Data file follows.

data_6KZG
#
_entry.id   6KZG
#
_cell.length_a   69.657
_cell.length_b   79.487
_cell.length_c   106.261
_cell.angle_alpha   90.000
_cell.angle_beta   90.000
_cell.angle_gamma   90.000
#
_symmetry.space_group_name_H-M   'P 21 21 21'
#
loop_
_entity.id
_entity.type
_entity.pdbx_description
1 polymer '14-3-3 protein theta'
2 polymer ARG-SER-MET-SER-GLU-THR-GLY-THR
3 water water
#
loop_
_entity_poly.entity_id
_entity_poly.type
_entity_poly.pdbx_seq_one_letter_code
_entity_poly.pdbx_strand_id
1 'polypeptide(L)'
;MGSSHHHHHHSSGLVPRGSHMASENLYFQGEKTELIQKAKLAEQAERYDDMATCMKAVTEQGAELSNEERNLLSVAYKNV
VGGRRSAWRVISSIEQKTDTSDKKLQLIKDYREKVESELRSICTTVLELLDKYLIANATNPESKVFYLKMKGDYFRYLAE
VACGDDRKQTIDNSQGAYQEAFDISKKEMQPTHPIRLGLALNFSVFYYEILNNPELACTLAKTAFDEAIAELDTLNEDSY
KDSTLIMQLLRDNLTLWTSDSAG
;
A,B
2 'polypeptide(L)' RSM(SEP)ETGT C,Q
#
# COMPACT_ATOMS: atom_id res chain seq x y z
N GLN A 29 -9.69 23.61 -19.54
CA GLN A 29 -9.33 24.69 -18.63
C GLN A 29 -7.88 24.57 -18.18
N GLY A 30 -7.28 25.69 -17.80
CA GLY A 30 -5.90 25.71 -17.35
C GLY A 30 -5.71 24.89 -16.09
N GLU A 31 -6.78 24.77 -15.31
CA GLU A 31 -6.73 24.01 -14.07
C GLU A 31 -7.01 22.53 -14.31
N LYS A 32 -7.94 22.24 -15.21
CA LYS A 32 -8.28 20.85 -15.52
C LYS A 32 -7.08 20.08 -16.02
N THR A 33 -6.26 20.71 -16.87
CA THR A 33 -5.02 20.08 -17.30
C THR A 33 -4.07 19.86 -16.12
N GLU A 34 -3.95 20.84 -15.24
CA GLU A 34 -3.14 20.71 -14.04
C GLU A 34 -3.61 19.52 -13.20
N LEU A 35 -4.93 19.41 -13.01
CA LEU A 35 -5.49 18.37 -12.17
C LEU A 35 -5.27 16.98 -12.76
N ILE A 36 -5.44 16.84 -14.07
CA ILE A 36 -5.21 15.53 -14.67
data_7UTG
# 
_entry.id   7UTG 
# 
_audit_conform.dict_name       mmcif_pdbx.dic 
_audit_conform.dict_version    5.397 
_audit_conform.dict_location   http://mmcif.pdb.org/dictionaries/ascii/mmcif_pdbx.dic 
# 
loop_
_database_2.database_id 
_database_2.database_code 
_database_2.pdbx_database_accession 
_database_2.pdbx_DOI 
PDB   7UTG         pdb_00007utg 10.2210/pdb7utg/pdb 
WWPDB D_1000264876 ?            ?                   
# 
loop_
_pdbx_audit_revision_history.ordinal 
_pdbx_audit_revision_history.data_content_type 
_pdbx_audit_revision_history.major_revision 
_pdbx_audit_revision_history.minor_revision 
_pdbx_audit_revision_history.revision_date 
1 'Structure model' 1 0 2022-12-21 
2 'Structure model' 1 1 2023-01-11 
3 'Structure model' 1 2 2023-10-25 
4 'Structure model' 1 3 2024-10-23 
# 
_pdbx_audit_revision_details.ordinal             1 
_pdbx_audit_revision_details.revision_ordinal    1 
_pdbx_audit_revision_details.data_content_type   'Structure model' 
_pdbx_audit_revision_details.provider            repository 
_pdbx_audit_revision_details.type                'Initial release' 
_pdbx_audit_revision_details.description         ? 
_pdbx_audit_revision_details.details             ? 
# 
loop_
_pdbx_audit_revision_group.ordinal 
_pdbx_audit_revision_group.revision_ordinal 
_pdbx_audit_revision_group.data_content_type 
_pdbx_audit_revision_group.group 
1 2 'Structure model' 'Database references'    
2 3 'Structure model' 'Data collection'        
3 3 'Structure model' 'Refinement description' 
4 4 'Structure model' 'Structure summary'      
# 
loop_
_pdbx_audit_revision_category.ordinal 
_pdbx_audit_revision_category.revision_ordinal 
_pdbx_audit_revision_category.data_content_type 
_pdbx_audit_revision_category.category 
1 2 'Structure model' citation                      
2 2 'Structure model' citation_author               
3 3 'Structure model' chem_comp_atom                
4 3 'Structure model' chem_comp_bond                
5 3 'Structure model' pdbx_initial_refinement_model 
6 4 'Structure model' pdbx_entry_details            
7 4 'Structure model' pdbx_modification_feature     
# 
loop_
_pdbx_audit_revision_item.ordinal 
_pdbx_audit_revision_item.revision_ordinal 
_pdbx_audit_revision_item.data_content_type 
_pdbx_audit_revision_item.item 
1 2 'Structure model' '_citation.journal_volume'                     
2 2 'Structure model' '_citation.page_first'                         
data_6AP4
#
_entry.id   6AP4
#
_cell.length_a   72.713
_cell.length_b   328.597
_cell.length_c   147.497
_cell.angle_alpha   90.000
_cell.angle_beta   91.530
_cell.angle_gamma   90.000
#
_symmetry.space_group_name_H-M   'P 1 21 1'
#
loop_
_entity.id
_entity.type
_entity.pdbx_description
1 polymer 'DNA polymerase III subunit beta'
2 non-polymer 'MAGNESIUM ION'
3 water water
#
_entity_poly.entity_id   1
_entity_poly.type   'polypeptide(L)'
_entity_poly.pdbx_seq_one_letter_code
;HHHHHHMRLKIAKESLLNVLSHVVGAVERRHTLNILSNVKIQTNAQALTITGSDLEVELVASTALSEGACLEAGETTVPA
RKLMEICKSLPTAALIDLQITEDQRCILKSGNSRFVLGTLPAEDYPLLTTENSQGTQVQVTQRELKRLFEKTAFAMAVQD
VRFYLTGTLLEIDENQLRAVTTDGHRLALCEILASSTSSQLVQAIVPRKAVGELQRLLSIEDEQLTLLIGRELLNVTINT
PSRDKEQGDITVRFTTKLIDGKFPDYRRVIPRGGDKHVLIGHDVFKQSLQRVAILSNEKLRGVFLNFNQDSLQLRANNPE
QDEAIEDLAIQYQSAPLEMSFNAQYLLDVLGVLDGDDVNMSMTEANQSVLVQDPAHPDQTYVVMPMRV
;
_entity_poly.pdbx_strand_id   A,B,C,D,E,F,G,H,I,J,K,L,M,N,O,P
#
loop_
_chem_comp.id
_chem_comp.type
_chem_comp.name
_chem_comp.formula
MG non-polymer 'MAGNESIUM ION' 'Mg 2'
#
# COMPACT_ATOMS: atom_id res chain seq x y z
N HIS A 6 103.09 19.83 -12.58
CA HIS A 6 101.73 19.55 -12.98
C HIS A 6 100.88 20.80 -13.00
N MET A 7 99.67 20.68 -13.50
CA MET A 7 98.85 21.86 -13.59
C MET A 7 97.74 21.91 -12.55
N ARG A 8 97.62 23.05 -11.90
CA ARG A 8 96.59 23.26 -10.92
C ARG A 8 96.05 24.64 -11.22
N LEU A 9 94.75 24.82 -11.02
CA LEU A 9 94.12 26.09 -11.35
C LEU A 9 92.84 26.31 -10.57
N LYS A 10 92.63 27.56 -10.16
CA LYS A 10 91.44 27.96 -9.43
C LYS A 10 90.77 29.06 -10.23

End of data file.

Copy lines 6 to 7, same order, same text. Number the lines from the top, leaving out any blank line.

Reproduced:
_cell.length_b   79.487
_cell.length_c   106.261